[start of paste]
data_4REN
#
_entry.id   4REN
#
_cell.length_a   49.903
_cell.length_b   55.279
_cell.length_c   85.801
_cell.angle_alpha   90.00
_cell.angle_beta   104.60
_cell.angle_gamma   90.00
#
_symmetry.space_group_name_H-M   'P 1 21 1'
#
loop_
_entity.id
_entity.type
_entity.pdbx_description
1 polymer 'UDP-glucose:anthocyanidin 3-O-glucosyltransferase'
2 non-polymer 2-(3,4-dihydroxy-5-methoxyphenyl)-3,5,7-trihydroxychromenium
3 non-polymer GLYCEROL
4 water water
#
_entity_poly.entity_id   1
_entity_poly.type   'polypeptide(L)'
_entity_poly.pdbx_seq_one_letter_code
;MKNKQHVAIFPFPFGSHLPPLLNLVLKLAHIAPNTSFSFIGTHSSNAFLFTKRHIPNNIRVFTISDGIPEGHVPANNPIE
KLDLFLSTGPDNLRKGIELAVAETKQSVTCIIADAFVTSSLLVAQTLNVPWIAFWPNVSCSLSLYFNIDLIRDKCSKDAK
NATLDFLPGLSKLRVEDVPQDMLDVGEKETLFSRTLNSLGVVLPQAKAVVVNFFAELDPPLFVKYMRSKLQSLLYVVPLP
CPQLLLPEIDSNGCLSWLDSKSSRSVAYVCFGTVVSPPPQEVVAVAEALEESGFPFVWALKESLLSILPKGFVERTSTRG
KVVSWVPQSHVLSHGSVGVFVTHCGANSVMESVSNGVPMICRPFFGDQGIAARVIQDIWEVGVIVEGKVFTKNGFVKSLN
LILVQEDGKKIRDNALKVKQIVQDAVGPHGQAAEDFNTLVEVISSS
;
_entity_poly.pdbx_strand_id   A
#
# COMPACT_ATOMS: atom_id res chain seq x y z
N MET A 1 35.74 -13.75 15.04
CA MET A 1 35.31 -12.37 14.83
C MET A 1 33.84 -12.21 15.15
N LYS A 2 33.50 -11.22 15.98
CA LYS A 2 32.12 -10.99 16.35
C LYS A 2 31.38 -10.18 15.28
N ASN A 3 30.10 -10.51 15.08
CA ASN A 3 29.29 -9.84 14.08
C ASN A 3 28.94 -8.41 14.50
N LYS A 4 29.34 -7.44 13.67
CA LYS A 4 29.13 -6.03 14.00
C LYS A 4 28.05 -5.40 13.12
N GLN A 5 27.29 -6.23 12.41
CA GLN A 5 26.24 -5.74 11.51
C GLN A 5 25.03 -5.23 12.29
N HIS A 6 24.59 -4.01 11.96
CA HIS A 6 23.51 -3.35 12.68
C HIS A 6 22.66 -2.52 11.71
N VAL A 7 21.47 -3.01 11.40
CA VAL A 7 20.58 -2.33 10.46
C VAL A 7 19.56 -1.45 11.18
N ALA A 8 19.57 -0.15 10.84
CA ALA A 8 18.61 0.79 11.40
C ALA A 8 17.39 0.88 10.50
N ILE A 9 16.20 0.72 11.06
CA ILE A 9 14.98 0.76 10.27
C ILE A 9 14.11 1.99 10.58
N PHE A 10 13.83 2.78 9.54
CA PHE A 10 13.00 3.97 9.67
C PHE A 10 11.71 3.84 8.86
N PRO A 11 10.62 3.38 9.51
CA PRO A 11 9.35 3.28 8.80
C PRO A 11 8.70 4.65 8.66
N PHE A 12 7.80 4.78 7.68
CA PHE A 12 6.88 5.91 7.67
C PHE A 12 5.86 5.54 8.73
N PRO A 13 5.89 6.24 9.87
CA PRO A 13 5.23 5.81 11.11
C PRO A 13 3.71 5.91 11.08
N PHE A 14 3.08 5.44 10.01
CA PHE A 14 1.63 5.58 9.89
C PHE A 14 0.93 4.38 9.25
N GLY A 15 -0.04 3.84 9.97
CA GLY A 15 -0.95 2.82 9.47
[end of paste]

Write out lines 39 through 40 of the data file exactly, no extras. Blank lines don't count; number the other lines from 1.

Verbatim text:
N LYS A 2 33.50 -11.22 15.98
CA LYS A 2 32.12 -10.99 16.35